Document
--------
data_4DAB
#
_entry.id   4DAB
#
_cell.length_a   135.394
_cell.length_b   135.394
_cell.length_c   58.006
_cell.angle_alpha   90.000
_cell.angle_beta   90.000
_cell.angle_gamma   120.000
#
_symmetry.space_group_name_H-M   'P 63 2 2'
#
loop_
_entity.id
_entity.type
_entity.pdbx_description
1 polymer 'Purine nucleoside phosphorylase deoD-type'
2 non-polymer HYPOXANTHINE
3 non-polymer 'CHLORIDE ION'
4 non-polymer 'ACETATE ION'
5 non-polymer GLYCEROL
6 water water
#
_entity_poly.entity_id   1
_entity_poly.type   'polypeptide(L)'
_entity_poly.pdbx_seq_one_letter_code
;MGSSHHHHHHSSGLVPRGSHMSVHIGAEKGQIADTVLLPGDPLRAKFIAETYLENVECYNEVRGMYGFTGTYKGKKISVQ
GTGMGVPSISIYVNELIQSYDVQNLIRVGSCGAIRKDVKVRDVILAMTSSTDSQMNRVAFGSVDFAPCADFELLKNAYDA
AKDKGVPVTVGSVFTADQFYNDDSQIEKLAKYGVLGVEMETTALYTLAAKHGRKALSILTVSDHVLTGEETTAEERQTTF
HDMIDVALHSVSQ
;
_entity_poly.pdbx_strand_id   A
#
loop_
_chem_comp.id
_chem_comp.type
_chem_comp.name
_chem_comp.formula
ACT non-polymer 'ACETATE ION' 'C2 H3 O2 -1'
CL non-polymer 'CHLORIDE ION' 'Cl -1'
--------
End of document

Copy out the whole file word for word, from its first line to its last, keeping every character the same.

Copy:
data_4DAB
#
_entry.id   4DAB
#
_cell.length_a   135.394
_cell.length_b   135.394
_cell.length_c   58.006
_cell.angle_alpha   90.000
_cell.angle_beta   90.000
_cell.angle_gamma   120.000
#
_symmetry.space_group_name_H-M   'P 63 2 2'
#
loop_
_entity.id
_entity.type
_entity.pdbx_description
1 polymer 'Purine nucleoside phosphorylase deoD-type'
2 non-polymer HYPOXANTHINE
3 non-polymer 'CHLORIDE ION'
4 non-polymer 'ACETATE ION'
5 non-polymer GLYCEROL
6 water water
#
_entity_poly.entity_id   1
_entity_poly.type   'polypeptide(L)'
_entity_poly.pdbx_seq_one_letter_code
;MGSSHHHHHHSSGLVPRGSHMSVHIGAEKGQIADTVLLPGDPLRAKFIAETYLENVECYNEVRGMYGFTGTYKGKKISVQ
GTGMGVPSISIYVNELIQSYDVQNLIRVGSCGAIRKDVKVRDVILAMTSSTDSQMNRVAFGSVDFAPCADFELLKNAYDA
AKDKGVPVTVGSVFTADQFYNDDSQIEKLAKYGVLGVEMETTALYTLAAKHGRKALSILTVSDHVLTGEETTAEERQTTF
HDMIDVALHSVSQ
;
_entity_poly.pdbx_strand_id   A
#
loop_
_chem_comp.id
_chem_comp.type
_chem_comp.name
_chem_comp.formula
ACT non-polymer 'ACETATE ION' 'C2 H3 O2 -1'
CL non-polymer 'CHLORIDE ION' 'Cl -1'